According to my trainer, if you want to lose weight, you need to do high intensity cardio - this means you need to get your heart rate up and keep it up. For me (I'm 23 and in pretty good cardio shape), this means a workout staying at 165 and doing intervals in the 170s-185s. I've had my HR go above 200 and I was fine, although really winded. But definitely, always try to keep your HR above 140, even during interval training - it is kind of a fun game to play. Instead of watching distance or calories, you watch the HR. Try going fast on a low intensity for a minute or going slowly on a really high intensity, just play around and see how your heart responds - make it interesting. Also, the first 10 minutes of the workout are the hardest - it seems so hard to keep my HR up during that time, but then I just reach a point where my heart's like, ok, let's do this, and there's less huffing and puffing (or it's at least less painful!). Also, when you do interval training, you get a better workout because your heart is working harder to pump blood. You let it slow down and relax and then bam! you speed up and it has to catch up to deliver blood to those working muscles. this makes for a high calorie burning workout.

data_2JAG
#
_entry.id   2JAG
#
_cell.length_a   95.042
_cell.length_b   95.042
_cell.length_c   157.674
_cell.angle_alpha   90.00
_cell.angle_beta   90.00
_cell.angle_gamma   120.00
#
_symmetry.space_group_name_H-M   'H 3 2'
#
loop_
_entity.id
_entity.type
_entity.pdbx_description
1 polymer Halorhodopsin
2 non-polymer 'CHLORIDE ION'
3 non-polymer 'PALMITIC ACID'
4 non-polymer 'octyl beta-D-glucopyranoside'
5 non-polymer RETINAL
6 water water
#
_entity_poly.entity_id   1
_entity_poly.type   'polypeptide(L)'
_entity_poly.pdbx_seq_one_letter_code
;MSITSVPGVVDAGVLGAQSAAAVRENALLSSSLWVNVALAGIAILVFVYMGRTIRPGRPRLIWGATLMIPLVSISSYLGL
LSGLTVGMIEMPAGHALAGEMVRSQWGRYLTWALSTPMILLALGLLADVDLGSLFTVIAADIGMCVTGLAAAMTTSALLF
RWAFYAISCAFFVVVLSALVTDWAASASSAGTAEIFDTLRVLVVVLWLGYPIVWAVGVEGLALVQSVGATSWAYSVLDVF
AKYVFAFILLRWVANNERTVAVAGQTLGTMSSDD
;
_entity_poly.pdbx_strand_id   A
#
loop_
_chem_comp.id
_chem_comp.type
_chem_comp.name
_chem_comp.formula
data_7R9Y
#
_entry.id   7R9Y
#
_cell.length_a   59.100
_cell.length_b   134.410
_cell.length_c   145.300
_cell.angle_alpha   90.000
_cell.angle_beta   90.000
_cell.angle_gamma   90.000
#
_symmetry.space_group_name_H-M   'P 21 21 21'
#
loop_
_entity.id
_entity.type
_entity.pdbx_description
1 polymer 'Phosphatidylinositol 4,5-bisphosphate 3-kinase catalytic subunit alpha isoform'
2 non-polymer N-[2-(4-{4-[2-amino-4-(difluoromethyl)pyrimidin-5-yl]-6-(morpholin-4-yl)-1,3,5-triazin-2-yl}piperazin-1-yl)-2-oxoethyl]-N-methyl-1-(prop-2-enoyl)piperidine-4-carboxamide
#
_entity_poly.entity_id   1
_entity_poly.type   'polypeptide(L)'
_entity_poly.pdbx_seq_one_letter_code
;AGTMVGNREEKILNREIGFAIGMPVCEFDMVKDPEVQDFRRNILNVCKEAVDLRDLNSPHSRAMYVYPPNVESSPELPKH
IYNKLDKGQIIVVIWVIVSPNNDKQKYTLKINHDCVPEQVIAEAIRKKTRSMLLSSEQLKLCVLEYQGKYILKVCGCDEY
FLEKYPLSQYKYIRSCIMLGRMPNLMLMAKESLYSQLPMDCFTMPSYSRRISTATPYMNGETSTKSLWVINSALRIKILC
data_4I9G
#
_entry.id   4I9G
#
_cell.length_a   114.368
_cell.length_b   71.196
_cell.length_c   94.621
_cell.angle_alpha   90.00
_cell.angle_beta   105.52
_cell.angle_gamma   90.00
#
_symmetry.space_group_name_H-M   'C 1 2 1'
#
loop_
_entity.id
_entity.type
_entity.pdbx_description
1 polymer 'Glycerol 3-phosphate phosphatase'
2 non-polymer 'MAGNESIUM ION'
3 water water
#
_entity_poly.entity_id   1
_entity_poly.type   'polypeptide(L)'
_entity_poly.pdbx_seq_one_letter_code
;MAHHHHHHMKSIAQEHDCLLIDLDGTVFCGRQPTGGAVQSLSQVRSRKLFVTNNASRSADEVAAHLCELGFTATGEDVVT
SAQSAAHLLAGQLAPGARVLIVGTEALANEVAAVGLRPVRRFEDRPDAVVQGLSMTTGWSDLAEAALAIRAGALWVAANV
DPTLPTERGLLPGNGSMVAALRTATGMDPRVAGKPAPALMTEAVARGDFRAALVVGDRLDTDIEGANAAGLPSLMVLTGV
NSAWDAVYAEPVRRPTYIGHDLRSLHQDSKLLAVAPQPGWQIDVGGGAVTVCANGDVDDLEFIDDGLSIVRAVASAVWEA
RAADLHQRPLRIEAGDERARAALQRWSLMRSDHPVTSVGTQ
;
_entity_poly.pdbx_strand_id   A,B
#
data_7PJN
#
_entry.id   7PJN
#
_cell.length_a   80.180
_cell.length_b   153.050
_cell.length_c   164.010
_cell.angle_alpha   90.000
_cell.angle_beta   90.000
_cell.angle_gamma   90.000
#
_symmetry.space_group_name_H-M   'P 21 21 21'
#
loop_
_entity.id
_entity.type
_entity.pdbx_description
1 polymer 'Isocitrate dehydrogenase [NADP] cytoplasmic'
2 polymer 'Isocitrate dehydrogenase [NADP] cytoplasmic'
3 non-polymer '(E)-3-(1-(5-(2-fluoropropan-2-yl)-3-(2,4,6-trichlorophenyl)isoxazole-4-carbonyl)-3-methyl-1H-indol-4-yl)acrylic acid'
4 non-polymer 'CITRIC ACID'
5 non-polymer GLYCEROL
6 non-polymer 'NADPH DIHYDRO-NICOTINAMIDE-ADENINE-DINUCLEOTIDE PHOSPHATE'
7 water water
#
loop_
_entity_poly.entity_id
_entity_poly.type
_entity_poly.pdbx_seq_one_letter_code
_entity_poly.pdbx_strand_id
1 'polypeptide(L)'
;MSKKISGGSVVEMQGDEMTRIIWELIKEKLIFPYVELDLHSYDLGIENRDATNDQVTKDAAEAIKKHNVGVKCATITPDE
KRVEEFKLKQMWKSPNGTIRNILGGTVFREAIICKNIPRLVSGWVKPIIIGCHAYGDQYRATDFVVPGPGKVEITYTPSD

SO, I am 17, and I weigh the same as you (185), I weant to my doctor to get a prescription of diet pills, and he gave them to me, along with the advice to go to the gym 3 times a week and make sure to get to a heartrate of 170. I only can make it to the gym 3 times a week, cuz I have an EXTREMELY busy life, but in general, I workout for about an hour and 20 minutes on cardio, I LOVE cardio, lol, but my heartrate usually remains above 182 or so, but I feel fine with that, my heart rate has gone above 200, and I fealt like I was going to be sick, but I sat down, and cooled down,a nd was fine, hope I was helpful :)
Do not go by the age related formula ( your age minus 220) thats a bunch of BS. I'm 41 and fairly fit 41-220= 179 not even close. my max HR is 195+ To get an accurate result you need to take a stress test. Your local gym should be able to point you in the right direction.
Todd - yes the 220-age isn't an exact science and the "right" goals for all - I think it is a good starting point for persons just starting to work out.  I know I am 47 and doing 175 isn't going to kill me because I've been at this awhile - but for persons who are not in good shape yet need a number to aim for.  Heck when I was overweight my resting heart rate was 100  Now its down to 48. 

Not only that but alot of people can't afford to have a stress test done and if they have insurance the insurance may not cover it unless its medically indicated - so using the formula is a good place to begin.  Later use the other formula tha takes into consideration your resting heart rate.
You are correct everyone is different. sorry if i offended you.
Heart rate is a very good indicator of effort once you determine your own ranges.  Determining the correct ranges is, however, somewhat fickle. has three methods for figuring out what is correct, begining with the 220-age method and finishing up with a scientific VO2 max method.  There are several other methods, such as finding your theorhetical max, comparing it to your resting rate and then figuring out the percentages in between.  Ughh.